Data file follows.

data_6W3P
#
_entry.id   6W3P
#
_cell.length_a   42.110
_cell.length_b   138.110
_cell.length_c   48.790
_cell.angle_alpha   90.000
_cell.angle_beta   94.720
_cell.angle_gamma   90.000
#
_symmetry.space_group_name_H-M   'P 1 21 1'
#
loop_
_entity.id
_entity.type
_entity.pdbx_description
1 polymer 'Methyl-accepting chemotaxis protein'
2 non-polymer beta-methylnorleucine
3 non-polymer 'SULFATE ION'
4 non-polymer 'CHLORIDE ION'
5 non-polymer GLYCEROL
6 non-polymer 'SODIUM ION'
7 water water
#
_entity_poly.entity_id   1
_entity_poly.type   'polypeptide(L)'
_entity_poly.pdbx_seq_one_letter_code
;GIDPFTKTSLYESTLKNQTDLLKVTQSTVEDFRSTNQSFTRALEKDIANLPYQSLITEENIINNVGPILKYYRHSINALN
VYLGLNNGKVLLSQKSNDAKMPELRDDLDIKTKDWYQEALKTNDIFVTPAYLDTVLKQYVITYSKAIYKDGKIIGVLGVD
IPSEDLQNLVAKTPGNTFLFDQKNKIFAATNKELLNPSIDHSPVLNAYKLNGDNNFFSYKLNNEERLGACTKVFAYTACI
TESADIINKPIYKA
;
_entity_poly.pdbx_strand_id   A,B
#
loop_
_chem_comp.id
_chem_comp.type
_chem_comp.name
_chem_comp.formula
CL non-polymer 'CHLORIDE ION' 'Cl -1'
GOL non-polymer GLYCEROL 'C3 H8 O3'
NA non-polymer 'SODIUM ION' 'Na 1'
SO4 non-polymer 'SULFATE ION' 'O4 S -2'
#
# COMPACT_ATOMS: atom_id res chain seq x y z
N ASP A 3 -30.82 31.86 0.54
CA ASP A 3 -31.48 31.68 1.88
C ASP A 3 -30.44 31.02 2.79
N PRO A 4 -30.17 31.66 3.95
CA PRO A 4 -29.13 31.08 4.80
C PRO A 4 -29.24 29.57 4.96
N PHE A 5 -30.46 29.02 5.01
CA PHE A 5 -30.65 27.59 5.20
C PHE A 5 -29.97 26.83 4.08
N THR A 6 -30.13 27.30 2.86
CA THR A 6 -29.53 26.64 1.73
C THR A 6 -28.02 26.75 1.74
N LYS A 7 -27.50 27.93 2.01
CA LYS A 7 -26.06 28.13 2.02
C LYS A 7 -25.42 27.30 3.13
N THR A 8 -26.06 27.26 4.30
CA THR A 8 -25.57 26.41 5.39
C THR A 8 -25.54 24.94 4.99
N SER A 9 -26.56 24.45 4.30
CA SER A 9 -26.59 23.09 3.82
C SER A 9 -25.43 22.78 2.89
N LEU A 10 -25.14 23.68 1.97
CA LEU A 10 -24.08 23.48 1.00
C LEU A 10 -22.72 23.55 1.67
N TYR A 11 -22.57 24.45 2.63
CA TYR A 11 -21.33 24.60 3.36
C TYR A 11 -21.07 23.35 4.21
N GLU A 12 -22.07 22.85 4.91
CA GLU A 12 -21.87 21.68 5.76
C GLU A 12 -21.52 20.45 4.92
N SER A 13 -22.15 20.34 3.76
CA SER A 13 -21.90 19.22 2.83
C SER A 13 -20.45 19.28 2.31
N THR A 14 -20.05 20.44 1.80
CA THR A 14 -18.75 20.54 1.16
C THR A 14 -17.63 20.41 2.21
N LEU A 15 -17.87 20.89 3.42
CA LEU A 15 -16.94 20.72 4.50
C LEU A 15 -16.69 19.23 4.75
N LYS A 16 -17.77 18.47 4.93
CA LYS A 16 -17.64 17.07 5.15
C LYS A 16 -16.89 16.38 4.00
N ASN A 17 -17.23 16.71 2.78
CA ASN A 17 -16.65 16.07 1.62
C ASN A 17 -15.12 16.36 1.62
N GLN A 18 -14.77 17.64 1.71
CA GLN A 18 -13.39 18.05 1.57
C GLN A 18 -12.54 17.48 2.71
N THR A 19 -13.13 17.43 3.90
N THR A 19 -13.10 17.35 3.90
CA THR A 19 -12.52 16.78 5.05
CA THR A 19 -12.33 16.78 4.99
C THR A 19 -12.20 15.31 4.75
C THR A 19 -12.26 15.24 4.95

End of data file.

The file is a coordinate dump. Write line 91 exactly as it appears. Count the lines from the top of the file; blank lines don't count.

C ASN A 17 -15.12 16.36 1.62